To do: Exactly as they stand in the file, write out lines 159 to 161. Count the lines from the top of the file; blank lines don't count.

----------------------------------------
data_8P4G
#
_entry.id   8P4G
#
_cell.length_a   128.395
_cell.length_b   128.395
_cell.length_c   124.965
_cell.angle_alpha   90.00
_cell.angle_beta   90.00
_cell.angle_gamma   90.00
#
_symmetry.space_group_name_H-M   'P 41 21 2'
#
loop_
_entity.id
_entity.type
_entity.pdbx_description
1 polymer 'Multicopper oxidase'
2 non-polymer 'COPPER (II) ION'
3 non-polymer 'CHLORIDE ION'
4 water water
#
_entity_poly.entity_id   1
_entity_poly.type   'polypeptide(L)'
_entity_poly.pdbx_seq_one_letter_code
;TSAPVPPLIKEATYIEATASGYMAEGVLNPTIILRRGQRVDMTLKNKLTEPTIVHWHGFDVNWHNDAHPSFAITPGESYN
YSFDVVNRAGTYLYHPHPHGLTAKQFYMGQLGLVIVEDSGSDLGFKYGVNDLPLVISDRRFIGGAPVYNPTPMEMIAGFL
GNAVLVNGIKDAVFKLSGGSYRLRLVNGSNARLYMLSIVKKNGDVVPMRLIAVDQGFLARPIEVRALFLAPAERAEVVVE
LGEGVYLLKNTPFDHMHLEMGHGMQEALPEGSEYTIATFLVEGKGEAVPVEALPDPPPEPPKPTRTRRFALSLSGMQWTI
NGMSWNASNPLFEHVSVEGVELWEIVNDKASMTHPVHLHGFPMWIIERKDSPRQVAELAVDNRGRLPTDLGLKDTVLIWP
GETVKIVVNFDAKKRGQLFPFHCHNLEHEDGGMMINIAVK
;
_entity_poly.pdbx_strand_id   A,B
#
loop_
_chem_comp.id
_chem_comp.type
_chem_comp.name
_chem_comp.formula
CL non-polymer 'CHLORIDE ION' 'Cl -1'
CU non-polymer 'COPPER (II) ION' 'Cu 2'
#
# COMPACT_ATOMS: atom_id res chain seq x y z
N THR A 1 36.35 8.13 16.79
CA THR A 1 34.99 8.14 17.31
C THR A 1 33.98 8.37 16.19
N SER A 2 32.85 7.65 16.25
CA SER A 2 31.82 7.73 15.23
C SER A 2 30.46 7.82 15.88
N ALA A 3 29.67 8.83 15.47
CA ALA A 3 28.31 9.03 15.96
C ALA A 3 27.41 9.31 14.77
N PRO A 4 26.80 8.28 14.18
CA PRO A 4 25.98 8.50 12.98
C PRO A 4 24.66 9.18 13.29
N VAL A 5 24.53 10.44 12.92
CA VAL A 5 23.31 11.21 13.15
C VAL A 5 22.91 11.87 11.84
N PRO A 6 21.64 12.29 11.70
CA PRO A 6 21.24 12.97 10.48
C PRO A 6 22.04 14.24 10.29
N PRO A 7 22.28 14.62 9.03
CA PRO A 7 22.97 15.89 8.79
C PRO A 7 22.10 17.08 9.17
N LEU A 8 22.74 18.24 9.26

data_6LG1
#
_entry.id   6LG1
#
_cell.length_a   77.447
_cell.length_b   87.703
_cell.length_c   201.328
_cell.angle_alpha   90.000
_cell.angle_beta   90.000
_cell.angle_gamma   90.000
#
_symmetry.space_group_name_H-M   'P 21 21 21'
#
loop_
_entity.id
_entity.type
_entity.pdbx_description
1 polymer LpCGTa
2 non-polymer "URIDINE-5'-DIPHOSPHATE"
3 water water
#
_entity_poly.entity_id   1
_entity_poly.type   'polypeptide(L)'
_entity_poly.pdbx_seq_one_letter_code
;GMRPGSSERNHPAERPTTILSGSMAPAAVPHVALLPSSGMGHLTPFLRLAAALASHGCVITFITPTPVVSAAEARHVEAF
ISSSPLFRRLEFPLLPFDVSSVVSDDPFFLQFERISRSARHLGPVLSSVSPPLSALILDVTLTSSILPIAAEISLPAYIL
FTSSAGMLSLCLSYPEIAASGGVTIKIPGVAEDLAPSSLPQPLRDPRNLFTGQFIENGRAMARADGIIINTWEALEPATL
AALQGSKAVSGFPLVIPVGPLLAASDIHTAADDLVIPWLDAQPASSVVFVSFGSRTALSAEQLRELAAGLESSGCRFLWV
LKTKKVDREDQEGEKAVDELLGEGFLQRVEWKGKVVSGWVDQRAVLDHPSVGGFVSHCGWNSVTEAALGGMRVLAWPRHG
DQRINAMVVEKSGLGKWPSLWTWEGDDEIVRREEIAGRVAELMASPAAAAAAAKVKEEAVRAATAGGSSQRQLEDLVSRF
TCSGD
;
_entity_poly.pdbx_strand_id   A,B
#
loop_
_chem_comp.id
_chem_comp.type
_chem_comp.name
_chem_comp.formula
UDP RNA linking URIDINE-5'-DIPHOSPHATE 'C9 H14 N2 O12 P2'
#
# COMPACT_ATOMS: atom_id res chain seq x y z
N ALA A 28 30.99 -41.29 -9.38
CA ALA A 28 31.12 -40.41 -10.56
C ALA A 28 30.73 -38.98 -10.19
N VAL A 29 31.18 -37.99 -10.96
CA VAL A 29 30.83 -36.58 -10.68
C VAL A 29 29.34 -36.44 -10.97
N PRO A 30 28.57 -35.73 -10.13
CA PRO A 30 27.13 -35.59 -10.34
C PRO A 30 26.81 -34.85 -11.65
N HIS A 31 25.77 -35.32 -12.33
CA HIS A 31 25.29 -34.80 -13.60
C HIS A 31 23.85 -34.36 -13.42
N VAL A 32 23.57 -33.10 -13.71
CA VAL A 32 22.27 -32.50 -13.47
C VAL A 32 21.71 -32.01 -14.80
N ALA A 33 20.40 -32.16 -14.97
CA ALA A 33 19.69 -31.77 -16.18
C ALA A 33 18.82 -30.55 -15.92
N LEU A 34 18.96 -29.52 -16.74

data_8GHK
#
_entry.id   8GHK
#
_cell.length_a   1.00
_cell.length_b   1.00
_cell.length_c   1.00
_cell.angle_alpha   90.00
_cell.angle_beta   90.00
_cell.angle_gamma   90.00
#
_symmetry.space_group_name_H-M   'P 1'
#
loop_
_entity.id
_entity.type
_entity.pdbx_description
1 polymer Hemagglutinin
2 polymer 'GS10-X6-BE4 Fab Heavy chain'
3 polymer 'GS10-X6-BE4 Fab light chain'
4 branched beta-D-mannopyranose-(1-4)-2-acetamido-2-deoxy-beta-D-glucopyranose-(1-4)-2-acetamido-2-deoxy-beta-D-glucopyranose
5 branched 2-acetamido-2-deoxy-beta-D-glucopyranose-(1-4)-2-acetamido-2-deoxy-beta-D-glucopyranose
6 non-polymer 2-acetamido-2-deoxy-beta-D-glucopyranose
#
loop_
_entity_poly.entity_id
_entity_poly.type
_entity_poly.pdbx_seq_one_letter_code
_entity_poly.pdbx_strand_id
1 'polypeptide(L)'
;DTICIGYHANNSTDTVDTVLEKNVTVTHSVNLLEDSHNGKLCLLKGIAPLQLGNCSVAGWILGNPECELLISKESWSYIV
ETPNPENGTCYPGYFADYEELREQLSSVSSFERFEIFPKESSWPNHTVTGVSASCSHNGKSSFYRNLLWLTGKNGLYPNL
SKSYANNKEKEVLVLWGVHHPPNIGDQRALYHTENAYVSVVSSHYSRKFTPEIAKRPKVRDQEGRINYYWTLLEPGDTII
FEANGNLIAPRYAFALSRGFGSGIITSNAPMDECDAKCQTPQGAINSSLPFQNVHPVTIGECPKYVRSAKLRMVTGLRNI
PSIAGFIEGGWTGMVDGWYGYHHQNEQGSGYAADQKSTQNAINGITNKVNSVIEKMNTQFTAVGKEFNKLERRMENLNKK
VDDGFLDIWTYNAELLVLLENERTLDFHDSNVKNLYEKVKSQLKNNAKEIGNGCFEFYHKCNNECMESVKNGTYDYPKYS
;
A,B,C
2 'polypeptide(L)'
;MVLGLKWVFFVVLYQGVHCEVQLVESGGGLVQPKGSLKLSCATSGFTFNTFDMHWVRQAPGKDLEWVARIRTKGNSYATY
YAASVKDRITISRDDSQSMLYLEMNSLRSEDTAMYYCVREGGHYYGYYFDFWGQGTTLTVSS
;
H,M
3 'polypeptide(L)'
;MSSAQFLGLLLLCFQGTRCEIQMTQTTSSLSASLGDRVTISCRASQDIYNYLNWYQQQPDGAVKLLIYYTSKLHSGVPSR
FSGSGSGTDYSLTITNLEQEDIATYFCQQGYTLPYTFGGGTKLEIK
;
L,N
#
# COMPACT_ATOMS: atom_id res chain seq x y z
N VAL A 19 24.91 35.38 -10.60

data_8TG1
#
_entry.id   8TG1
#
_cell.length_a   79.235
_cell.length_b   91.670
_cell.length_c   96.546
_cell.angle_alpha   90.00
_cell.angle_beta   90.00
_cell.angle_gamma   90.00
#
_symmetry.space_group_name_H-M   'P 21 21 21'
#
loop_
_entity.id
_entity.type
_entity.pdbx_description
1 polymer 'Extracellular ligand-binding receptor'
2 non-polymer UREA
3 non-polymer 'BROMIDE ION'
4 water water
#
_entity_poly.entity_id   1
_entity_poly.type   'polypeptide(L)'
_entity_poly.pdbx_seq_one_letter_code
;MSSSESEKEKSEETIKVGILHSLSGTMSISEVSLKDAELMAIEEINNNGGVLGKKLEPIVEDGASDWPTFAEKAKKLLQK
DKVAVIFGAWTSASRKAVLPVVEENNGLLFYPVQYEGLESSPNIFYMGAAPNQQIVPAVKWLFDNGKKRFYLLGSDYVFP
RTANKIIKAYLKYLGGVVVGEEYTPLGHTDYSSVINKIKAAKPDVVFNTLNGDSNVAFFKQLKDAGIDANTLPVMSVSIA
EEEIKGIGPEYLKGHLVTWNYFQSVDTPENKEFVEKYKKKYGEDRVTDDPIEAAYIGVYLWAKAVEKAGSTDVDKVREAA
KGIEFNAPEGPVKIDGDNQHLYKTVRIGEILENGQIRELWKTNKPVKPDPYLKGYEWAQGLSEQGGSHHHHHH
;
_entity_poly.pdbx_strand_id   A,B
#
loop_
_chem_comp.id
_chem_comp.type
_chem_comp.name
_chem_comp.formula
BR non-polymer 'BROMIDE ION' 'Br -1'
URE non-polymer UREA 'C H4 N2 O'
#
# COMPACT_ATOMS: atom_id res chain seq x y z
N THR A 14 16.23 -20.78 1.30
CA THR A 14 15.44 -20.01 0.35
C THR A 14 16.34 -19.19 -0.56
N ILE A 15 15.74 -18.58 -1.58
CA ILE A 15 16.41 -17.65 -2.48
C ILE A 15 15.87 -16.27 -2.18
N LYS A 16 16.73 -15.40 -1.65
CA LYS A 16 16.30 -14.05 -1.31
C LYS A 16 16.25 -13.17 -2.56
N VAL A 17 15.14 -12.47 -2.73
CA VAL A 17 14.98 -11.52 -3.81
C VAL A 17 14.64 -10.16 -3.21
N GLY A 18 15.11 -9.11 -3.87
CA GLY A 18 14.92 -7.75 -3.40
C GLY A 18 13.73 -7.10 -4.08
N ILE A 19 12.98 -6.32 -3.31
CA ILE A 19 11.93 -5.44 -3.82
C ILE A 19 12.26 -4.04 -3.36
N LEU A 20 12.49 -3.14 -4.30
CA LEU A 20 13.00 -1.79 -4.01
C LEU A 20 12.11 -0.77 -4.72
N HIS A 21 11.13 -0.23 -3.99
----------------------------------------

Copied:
SKSYANNKEKEVLVLWGVHHPPNIGDQRALYHTENAYVSVVSSHYSRKFTPEIAKRPKVRDQEGRINYYWTLLEPGDTII
FEANGNLIAPRYAFALSRGFGSGIITSNAPMDECDAKCQTPQGAINSSLPFQNVHPVTIGECPKYVRSAKLRMVTGLRNI
PSIAGFIEGGWTGMVDGWYGYHHQNEQGSGYAADQKSTQNAINGITNKVNSVIEKMNTQFTAVGKEFNKLERRMENLNKK